Manatees may look like the Eeyores of the sea, but they’re really interesting animals.
Check out all these cool facts:
- Manatees live in shallow coastal waters and rivers, feeding on sea grass and algae.
- As herbivores, they can eat about ten percent of their body weight every day, and are chomping a good portion of the day.
A West Indian manatee, always curious, investigates a kayak in Florida. (Mwanner via Wikimedia Commons)
- West Indian and West African manatees need warm water because they have low metabolic rates and very little fat to protect them from cold.
- The large body of those manatees is mostly made up of the stomach and intestines, making them look like they have much more body fat than they really do.
- In 2010, almost 250 manatees died in Florida due to cold stress.
- Manatees can hold their breath for up to 20 minutes, but they generally go to the surface every 3-5 minutes to breath.
- Due to their secretive nature and the murky water in the Amazon Basin, its hard to know how many Amazonian manatees there are in existence.
The dugong, in the same order as manatees, has a distinctive snout and a fluked tail.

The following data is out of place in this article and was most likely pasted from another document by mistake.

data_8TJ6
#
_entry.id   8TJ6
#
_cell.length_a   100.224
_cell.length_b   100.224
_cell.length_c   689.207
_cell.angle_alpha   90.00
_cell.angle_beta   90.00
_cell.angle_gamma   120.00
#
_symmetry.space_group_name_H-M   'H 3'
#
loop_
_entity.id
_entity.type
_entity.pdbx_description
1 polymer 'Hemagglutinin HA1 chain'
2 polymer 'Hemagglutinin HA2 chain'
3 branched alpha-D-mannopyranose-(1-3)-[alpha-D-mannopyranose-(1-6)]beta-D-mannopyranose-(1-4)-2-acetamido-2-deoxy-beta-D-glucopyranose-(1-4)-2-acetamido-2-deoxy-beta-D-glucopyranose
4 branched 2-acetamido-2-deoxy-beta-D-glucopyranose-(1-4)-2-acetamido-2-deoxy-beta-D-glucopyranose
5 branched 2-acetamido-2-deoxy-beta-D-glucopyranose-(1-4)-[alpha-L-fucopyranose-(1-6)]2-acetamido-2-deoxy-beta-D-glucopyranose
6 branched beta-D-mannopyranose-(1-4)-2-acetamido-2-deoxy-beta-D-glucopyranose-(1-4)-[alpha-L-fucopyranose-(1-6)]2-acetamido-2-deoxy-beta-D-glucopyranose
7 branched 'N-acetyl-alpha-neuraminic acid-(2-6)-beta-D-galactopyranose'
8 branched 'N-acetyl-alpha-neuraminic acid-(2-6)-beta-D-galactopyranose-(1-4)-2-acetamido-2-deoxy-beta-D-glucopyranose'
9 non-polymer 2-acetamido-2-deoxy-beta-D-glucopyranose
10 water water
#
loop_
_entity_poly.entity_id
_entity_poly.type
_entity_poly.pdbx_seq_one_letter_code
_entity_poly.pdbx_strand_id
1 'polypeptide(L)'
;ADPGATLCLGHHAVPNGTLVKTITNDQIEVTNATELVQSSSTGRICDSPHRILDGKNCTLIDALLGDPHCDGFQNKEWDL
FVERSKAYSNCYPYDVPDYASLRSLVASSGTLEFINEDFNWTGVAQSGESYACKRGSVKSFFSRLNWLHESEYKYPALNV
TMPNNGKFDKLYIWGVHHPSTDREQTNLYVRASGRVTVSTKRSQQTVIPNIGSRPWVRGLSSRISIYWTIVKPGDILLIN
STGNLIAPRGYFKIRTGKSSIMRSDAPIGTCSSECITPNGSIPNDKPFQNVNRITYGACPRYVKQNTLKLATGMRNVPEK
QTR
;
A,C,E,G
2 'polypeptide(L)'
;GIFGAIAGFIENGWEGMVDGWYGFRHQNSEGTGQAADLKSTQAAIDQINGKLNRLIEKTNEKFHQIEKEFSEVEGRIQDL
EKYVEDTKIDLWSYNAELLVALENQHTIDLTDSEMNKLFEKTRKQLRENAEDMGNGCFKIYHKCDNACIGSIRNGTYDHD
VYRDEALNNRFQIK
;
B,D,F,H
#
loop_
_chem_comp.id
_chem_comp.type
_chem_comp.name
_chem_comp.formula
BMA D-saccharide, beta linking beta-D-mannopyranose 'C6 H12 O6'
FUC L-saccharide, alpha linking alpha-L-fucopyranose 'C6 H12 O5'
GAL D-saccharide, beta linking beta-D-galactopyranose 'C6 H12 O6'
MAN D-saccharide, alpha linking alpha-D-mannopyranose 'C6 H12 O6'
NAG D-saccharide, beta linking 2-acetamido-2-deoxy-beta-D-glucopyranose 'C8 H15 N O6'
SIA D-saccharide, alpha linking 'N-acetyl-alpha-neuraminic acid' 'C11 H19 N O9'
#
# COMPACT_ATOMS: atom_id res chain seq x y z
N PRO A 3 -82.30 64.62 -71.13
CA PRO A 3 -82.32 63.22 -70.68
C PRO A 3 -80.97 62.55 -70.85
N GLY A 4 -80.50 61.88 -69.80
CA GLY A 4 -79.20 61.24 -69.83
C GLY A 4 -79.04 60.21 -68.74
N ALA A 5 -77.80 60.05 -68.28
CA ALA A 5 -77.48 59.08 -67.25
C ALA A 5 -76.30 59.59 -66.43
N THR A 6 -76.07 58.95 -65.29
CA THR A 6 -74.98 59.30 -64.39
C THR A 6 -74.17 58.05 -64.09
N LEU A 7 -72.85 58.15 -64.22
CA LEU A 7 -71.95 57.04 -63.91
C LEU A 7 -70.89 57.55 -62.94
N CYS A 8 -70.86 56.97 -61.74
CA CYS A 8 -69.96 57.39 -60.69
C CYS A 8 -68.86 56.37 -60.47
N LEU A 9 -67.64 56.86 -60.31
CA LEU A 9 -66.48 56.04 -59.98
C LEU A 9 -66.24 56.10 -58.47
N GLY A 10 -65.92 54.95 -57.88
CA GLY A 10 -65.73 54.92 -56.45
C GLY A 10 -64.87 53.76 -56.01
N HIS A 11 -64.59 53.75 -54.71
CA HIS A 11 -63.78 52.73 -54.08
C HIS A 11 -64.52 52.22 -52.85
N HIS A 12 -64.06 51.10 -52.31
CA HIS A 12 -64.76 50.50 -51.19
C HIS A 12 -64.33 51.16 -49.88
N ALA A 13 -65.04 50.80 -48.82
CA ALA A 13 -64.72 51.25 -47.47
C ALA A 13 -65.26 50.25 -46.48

(Julien Willem via Wikimedia Commons)
- The closest living relatives of manatees are elephants.
- Manatees evolved from a land animal, a common ancestor with the elephant, over 50 million years ago.
- Manatees are continuously replacing their teeth throughout their lives with the older teeth falling out as new ones grow in.
- Many encounters by explorers like Christopher Columbus with creatures they described as mermaids, are now believed to have been with manatees.
- The ratio of brain to body size in the manatee is the smallest of all mammals.
- Manatees give birth to one calf every 2 to 5 years, and it nurses with mother for 2 years.
- A baby manatee will start eating plants at only a few weeks old.
The most interesting fact about manatees is that they have no natural predators in the wild, but human activity has threatened many species. Interaction with tourists and watercraft are harmful, but easily preventable.
Learn more about what you can do to protect manatees in the wild.
H/T to the Smithsonian